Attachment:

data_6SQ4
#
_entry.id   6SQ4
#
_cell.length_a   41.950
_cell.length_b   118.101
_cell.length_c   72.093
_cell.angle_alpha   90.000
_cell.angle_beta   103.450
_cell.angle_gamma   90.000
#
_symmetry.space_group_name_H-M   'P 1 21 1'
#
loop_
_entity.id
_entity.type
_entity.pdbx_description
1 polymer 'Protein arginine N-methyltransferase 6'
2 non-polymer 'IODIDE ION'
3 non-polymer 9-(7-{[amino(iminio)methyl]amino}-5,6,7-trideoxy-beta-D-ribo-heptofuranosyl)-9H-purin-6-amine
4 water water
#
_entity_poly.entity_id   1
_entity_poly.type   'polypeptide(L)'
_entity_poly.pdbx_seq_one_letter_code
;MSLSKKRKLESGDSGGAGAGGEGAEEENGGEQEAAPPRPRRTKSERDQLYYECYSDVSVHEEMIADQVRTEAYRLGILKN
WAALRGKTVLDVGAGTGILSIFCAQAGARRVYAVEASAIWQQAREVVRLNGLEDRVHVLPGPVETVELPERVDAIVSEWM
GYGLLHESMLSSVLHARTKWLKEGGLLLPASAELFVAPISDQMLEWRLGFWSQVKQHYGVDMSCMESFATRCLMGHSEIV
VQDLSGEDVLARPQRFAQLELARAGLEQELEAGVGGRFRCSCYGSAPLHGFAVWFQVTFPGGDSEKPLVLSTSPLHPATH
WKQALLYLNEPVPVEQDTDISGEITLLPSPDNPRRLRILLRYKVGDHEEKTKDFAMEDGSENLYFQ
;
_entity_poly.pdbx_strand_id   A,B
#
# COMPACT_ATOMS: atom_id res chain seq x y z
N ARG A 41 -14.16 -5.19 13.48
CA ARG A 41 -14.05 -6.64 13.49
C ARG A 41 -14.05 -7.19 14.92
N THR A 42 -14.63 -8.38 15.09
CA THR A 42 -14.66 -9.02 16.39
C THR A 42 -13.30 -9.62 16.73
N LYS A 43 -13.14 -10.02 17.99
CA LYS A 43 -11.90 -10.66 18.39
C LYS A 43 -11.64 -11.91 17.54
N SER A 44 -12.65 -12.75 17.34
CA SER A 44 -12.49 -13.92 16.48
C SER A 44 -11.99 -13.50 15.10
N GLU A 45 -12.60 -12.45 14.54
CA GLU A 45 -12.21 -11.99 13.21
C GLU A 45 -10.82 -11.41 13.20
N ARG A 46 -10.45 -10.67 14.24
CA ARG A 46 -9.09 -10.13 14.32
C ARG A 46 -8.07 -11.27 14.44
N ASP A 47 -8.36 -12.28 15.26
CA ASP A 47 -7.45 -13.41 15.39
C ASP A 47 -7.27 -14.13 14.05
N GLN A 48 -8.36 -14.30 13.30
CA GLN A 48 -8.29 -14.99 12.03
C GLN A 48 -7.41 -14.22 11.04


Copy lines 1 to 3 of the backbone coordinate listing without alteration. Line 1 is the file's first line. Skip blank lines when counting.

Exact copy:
data_6SQ4
#
_entry.id   6SQ4